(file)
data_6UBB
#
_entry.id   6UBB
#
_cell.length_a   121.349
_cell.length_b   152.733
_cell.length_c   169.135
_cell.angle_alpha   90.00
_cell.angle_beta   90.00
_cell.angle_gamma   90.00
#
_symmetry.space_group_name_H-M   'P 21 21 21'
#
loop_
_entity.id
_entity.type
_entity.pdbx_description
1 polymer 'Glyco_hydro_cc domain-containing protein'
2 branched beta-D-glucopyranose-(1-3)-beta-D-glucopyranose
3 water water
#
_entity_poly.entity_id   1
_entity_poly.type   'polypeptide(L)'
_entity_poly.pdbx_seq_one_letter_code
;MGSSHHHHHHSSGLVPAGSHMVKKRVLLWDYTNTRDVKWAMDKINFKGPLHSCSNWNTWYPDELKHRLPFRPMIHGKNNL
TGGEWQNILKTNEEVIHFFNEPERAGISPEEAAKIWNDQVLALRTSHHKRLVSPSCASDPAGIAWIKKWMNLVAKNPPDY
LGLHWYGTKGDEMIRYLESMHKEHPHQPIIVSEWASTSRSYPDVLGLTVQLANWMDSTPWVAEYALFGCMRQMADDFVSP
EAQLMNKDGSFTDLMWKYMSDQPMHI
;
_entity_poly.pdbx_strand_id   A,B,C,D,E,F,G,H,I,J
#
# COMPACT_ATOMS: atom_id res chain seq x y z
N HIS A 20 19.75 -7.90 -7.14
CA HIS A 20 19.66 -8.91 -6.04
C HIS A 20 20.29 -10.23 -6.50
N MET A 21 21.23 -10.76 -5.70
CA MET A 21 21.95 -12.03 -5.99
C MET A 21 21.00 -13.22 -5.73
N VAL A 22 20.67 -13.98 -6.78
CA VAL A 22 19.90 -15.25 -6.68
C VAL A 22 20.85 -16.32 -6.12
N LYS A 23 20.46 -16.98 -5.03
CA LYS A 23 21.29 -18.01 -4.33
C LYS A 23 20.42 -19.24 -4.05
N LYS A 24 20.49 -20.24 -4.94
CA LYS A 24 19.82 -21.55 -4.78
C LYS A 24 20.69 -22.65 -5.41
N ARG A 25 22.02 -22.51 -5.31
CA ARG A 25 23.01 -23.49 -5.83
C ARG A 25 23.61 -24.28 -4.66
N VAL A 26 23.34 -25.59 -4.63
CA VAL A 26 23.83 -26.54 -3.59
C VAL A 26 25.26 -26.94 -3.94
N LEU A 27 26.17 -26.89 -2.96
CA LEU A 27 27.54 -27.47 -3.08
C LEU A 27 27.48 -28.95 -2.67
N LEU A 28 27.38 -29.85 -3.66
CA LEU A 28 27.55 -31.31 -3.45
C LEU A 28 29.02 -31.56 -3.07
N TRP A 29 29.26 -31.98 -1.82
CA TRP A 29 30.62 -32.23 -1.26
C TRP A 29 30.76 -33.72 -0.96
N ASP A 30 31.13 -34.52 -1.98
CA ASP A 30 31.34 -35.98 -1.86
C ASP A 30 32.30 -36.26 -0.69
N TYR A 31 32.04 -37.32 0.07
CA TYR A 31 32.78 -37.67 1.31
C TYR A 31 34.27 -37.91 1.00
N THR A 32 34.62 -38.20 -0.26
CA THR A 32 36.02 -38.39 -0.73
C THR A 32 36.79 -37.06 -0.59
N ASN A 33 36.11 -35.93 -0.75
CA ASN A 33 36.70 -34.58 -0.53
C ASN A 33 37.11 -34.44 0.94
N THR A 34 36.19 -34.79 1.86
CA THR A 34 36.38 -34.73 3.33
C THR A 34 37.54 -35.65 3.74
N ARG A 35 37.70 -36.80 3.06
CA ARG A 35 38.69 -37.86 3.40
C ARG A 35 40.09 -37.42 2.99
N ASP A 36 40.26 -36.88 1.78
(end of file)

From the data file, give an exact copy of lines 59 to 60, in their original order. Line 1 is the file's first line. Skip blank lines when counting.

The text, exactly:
C LEU A 28 29.02 -31.56 -3.07
N TRP A 29 29.26 -31.98 -1.82